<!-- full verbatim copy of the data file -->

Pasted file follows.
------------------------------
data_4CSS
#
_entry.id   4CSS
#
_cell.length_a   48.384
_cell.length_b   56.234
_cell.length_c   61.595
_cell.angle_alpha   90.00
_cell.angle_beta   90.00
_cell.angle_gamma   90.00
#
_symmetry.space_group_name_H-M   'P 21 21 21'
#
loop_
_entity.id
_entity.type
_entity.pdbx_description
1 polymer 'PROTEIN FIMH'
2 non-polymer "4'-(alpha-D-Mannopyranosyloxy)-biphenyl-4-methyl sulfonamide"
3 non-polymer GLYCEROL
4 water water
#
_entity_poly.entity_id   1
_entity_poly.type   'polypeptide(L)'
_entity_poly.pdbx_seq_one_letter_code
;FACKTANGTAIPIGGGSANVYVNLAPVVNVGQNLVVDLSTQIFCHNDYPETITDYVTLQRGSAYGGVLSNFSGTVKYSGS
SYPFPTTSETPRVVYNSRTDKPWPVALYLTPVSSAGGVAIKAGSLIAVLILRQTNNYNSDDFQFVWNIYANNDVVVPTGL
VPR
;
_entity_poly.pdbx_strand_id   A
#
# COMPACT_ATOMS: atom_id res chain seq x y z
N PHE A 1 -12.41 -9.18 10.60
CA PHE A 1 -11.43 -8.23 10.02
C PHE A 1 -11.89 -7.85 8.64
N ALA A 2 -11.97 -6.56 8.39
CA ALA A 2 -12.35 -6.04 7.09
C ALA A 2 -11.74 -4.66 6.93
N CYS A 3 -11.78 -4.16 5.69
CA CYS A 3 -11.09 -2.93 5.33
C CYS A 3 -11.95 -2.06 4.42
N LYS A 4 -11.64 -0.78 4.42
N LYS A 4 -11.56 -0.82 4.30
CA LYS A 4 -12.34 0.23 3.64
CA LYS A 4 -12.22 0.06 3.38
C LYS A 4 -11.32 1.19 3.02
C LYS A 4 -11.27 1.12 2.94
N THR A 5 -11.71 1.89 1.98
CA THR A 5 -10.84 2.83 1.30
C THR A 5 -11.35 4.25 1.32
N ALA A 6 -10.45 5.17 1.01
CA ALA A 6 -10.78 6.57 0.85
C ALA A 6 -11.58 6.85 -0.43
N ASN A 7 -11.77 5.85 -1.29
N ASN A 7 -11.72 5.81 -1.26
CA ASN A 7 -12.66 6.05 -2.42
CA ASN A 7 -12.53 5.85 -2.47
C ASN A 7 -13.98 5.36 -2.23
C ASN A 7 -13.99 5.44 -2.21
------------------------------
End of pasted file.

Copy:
data_4CSS
#
_entry.id   4CSS
#
_cell.length_a   48.384
_cell.length_b   56.234
_cell.length_c   61.595
_cell.angle_alpha   90.00
_cell.angle_beta   90.00
_cell.angle_gamma   90.00
#
_symmetry.space_group_name_H-M   'P 21 21 21'
#
loop_
_entity.id
_entity.type
_entity.pdbx_description
1 polymer 'PROTEIN FIMH'
2 non-polymer "4'-(alpha-D-Mannopyranosyloxy)-biphenyl-4-methyl sulfonamide"
3 non-polymer GLYCEROL
4 water water
#
_entity_poly.entity_id   1
_entity_poly.type   'polypeptide(L)'
_entity_poly.pdbx_seq_one_letter_code
;FACKTANGTAIPIGGGSANVYVNLAPVVNVGQNLVVDLSTQIFCHNDYPETITDYVTLQRGSAYGGVLSNFSGTVKYSGS
SYPFPTTSETPRVVYNSRTDKPWPVALYLTPVSSAGGVAIKAGSLIAVLILRQTNNYNSDDFQFVWNIYANNDVVVPTGL
VPR
;
_entity_poly.pdbx_strand_id   A
#
# COMPACT_ATOMS: atom_id res chain seq x y z
N PHE A 1 -12.41 -9.18 10.60
CA PHE A 1 -11.43 -8.23 10.02
C PHE A 1 -11.89 -7.85 8.64
N ALA A 2 -11.97 -6.56 8.39
CA ALA A 2 -12.35 -6.04 7.09
C ALA A 2 -11.74 -4.66 6.93
N CYS A 3 -11.78 -4.16 5.69
CA CYS A 3 -11.09 -2.93 5.33
C CYS A 3 -11.95 -2.06 4.42
N LYS A 4 -11.64 -0.78 4.42
N LYS A 4 -11.56 -0.82 4.30
CA LYS A 4 -12.34 0.23 3.64
CA LYS A 4 -12.22 0.06 3.38
C LYS A 4 -11.32 1.19 3.02
C LYS A 4 -11.27 1.12 2.94
N THR A 5 -11.71 1.89 1.98
CA THR A 5 -10.84 2.83 1.30
C THR A 5 -11.35 4.25 1.32
N ALA A 6 -10.45 5.17 1.01
CA ALA A 6 -10.78 6.57 0.85
C ALA A 6 -11.58 6.85 -0.43
N ASN A 7 -11.77 5.85 -1.29
N ASN A 7 -11.72 5.81 -1.26
CA ASN A 7 -12.66 6.05 -2.42
CA ASN A 7 -12.53 5.85 -2.47
C ASN A 7 -13.98 5.36 -2.23
C ASN A 7 -13.99 5.44 -2.21